The World Health Organization made it official on Wednesday, declaring the coronavirus a global pandemic.
But the label, while sobering, did little to change the on-the-ground reality of life in the midst of COVID-19. Shopping is slowing, investor panic brought about a bear market in the U.S., Italy remains shut down, governments worldwide are scraping together aid packages and everyone’s standing just a little farther apart.
The Dow Jones Industrial Average dropped 1,464.94 points, or 5.9 percent, to 23,553.22, leaving the market down 20.3 percent since its all-time high on Feb. 12 — anything greater than 20 percent down from a recent high is considered a bear market.
Most other global markets posted smaller declines, including the Nikkei 225 in Tokyo, off 2.3 percent to 19,416.06, and the FTSE 100, 1.4 percent to 5,876.52 in London. (The British government laid out a 12 billion-pound aid package to counter disruptions caused by COVID-19).
Bucking the trend was Milan’s FTSE MIB, which rose 0.3 percent to 17,928.64, as the Italian government set aside a total of 25 billion euros to support the country as it fights Europe’s worst outbreak.
Among the biggest decliners in the market were Tailored Brands Inc., down 22.6 percent to $2.33; J.C. Penney Co. Inc., 12.1 percent to 50 cents; Gap Inc., 11.8 percent to $10.97; Nordstrom Inc., 11.4 percent to $24.03, and PVH Corp., 10.9 percent to $56.63.
The luxury sector, which depends on China for its growth and was hit hard early in the COVID-19 outbreak, fared better, along with the stronger European markets. Posting more modest declines were Moncler, down 2.6 percent to 29.36 euros; Kering, 2.5 percent to 438.50 euros; LVMH Moët Hennessy Louis Vuitton, 1.4 percent to 330.15 euros, and Hermès International, 0.2 percent to 594.60 euros.
The rolling crisis, which first shut down stores in China and gummed up supply chains, has now whipped around the world to U.S. consumers, particularly luxury shoppers.
Most people who get COVID-19 experience only mild symptoms, but the illness can be deadly to the elderly or to those with weak immune systems. So far there have been more than 124,000 confirmed cases and while over 66,000 of those people have recovered, 4,584 have died.
Tedros Adhanom Ghebreyesus, director-general of the World Health Organization, said the group has been working around the clock accessing the outbreak.
“We are deeply concerned both by the alarming levels of spread and severity, and by the alarming levels of inaction,” he said.
But signs of action are becoming more apparent.
New York Gov. Andrew Cuomo, for instance, called the National Guard to the center of the state’s outbreak in New Rochelle, N.Y., moved The State University of New York to a “distance-learning model for the rest of the semester” and guaranteed two full weeks of paid leave for all state workers who are quarantined.
But as businesses and government officials react and the public grows more aware and wary of the COVID-19 situation, stores have felt the impact.
Kimberly Greenberger, an analyst at Morgan Stanley, said foot traffic in U.S. specialty and department stores fell 9.1 percent last week, much steeper than the average 3.9 percent decline over the past five years.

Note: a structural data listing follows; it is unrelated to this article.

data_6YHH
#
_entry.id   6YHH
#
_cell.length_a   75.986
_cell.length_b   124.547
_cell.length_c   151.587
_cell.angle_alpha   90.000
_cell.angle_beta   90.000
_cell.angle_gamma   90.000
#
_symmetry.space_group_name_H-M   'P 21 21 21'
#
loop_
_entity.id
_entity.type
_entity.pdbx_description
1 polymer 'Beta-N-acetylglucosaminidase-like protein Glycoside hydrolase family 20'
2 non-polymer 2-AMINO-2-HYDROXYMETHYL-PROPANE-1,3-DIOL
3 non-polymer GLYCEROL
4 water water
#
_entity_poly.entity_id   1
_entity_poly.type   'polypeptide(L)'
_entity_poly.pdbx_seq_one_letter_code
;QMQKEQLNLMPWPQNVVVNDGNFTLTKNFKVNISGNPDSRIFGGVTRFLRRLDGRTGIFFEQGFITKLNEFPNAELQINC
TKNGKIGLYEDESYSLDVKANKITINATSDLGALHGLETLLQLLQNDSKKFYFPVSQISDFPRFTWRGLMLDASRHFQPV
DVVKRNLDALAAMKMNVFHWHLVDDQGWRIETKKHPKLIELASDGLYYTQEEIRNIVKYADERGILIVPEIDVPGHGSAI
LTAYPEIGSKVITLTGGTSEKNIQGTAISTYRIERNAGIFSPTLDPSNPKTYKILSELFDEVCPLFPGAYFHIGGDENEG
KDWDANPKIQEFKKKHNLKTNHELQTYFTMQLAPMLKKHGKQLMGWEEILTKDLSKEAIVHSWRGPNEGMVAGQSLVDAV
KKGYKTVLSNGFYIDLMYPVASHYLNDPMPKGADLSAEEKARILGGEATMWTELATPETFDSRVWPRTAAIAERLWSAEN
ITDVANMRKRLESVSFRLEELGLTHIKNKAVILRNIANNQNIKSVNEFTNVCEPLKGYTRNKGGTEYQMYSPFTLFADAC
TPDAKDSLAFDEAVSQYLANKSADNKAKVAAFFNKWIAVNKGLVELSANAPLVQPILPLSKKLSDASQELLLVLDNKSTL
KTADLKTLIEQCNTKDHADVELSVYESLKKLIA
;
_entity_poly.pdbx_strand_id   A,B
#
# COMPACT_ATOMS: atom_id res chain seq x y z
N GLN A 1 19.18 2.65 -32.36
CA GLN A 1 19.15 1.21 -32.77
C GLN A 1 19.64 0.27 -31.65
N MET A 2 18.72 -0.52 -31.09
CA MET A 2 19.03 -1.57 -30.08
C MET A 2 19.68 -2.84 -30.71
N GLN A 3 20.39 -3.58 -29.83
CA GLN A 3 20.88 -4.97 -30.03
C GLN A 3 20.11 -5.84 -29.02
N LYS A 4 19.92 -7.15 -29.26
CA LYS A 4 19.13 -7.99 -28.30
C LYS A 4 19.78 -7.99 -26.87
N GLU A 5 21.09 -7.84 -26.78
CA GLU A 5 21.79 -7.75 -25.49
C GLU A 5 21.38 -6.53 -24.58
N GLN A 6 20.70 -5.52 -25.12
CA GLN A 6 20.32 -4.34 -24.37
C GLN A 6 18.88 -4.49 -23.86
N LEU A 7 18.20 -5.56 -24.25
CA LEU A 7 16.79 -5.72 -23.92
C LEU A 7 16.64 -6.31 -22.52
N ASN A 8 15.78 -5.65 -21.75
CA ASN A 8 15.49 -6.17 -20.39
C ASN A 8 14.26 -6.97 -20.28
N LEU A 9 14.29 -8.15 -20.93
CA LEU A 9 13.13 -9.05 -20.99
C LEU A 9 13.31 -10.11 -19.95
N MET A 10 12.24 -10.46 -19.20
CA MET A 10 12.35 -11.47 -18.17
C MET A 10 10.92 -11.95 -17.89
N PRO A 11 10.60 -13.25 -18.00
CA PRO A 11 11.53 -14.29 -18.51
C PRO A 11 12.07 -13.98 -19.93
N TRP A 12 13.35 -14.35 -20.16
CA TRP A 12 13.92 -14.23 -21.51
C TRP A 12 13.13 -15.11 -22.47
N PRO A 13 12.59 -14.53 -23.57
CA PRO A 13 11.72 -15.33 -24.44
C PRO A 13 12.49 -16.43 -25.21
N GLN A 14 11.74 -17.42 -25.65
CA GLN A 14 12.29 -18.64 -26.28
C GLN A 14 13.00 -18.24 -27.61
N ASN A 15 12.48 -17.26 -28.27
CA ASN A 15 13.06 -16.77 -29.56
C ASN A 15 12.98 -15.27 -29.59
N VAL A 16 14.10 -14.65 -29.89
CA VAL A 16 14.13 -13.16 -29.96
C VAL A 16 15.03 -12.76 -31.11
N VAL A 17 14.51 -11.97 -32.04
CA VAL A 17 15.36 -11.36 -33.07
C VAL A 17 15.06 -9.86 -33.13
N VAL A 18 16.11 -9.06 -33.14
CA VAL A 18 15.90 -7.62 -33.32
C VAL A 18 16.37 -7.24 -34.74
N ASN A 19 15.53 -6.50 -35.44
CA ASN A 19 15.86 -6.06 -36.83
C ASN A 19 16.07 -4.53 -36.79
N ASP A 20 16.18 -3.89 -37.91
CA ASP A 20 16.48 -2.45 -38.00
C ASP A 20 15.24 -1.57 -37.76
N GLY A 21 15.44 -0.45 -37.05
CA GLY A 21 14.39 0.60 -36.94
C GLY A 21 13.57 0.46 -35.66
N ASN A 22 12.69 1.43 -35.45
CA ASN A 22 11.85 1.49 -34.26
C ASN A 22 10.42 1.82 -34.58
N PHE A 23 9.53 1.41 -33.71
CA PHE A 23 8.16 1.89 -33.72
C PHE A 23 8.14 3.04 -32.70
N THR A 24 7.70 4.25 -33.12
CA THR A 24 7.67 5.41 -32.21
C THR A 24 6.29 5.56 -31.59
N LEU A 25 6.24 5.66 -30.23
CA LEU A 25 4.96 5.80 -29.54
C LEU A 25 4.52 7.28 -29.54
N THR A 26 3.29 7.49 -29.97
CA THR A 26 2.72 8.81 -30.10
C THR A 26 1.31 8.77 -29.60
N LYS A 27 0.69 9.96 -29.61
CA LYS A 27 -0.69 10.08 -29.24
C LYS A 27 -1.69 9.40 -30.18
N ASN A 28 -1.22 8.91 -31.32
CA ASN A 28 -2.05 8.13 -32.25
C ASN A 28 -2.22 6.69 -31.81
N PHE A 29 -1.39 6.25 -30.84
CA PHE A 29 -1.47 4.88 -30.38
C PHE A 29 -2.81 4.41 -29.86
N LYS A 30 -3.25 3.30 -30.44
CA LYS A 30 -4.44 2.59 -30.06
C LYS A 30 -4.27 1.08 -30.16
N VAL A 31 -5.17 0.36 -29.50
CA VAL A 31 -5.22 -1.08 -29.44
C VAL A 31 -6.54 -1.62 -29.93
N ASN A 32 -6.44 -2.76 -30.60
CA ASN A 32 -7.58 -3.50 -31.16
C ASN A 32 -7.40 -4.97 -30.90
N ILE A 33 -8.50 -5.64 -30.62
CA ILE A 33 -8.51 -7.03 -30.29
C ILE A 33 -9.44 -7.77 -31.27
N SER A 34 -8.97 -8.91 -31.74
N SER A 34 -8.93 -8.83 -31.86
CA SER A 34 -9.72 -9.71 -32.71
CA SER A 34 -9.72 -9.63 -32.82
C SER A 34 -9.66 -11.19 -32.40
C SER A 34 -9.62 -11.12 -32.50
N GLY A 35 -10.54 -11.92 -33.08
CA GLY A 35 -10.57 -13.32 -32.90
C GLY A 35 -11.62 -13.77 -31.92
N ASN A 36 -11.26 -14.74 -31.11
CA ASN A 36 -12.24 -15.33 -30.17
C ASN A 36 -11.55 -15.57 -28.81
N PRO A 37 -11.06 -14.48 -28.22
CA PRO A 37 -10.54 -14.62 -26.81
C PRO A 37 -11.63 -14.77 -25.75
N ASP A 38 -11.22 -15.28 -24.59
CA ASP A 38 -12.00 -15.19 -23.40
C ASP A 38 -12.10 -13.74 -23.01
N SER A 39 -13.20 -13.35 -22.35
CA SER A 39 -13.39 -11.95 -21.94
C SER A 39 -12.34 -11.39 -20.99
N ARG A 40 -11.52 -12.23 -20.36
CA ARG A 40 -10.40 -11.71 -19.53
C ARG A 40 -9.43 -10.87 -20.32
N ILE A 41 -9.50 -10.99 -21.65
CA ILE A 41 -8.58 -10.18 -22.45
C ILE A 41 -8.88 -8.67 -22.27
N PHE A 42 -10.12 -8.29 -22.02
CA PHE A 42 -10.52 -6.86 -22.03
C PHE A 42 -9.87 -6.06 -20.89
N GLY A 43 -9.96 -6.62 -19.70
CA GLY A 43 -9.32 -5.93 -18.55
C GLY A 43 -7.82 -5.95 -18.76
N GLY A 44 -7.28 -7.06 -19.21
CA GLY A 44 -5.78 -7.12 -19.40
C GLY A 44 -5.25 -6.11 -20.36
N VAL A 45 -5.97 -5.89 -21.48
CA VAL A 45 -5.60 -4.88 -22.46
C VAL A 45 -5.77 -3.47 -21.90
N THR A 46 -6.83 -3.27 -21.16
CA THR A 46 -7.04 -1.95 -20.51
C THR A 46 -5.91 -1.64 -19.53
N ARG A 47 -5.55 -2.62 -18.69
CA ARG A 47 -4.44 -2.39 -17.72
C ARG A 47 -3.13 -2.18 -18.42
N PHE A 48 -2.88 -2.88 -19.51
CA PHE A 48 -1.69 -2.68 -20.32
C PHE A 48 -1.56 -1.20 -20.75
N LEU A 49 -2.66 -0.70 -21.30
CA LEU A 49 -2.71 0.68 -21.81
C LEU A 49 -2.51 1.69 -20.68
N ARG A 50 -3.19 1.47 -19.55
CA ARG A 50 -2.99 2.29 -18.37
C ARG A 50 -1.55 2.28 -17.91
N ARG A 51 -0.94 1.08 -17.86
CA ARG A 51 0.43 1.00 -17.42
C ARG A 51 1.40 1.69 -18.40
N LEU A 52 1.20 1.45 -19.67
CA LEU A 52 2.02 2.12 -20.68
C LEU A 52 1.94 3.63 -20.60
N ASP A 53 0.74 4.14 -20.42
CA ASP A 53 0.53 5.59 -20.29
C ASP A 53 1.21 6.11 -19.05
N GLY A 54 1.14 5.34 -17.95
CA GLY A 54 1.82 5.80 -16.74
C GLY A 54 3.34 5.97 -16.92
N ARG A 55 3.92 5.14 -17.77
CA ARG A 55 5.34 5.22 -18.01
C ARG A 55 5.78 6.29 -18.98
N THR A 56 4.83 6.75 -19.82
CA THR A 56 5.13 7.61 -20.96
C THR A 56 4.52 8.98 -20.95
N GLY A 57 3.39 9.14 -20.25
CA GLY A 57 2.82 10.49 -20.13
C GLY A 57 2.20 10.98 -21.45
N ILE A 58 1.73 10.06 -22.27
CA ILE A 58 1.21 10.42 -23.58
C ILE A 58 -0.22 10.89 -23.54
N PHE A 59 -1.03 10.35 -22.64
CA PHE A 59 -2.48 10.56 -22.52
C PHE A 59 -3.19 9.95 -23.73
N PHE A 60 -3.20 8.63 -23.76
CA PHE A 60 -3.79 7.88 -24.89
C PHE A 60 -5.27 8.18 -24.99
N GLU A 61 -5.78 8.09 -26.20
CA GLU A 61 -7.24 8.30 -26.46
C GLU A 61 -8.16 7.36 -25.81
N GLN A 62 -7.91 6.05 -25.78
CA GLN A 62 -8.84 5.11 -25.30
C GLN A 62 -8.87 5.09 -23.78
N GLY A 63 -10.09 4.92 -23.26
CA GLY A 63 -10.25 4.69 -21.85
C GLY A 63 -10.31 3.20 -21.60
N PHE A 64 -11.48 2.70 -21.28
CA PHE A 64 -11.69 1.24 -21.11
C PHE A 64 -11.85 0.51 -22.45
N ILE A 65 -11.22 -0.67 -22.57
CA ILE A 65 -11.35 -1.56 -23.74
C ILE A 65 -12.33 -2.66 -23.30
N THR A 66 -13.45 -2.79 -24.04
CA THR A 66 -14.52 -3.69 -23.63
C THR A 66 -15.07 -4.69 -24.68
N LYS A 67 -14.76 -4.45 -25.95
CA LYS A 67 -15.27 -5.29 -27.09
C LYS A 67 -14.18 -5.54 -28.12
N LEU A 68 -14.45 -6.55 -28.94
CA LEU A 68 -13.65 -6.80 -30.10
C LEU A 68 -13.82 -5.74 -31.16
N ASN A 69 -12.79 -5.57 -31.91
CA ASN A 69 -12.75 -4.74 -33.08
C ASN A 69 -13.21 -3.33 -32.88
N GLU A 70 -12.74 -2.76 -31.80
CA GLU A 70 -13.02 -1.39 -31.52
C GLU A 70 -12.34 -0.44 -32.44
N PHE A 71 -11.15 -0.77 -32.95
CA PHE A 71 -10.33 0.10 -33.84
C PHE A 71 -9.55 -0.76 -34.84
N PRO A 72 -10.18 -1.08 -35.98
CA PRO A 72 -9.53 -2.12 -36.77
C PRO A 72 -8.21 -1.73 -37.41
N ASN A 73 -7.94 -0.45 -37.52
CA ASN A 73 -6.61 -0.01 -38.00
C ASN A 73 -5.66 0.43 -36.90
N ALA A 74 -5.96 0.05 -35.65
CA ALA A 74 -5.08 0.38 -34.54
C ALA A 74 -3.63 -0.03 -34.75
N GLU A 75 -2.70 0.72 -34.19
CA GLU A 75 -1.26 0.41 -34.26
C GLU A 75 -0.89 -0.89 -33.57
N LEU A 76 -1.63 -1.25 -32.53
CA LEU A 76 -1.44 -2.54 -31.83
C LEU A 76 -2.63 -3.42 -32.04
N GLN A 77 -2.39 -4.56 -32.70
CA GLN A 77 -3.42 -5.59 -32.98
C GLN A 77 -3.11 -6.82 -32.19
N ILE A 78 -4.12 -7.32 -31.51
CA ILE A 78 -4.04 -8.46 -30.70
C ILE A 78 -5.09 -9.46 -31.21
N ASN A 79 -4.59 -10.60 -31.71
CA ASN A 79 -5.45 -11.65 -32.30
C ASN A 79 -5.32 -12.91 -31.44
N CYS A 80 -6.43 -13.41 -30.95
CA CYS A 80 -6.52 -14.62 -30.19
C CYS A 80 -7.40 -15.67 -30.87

The drop last week was made up of a 14.7 percent fall in luxury retail traffic and a 3.9 percent decline for apparel retail. And Greenberger said it was likely that most of the week’s decline came from the second half of the week as COVID-19 fears rose.
“We make room for the possibility we could see double-digit traffic declines beginning [this week] as U.S. cases continue to rise and a full week of increased U.S. coronavirus concerns are incorporated,” Greenberger said. “While we see room for e-commerce to pick up some lost brick-and-mortar sales, we do not expect it to be able to fully offset brick-and-mortar declines.”
An analysis by Customer Growth Partners said “consumer shopping patterns have been changing rapidly over recent weeks.”
The first change in the U.S. became apparent by Feb. 21, when shoppers started stocking up on hand disinfectant and face masks. By the end of February, it was bottled water and canned soup.
The analysis crunched shopping data from 27 major retailers between Feb. 15 and Monday, finding that comparable transactions fell by about 2.5 percent. Almost half of that has been redirected online, leaving a net drop of 1.3 percent.
Among the sectors seeing the sharpest declines in year-over-year transaction velocity were specialty retail, down 9.8 percent, and department stores, off 6.6 percent.
Most retailers have been vague so far about the in-store impact, which is just now becoming clearer.
Urban Outfitters Inc. sales and traffic have steeply declined in the last week in Milan, Seattle and “a few additional locations.”
“Due to the uncertainty around the spread of COVID-19 in North America and Europe, at this time, we cannot forecast the extent to which COVID-19 will impact our business in the first quarter,” said the company, which has four Urban Outfitters stores in Seattle and two in Milan.
Companies that sell basics for those stocking up are faring better.
Walmart said it is taking extra steps to “maintain a healthy environment.”
“Stores are cleaned daily, which includes using sanitizing solutions in high-touch, high-traffic areas,” the retailer said. “We have increased associate focus on cleaning and have dedicated an associate to maintain key areas throughout the day. We’ve seen increased foot traffic, so we’re sending additional cleaning supplies for use in places like the registers and on shopping carts.”
But it’s going to be a while before many shoppers feel like congregating in stores.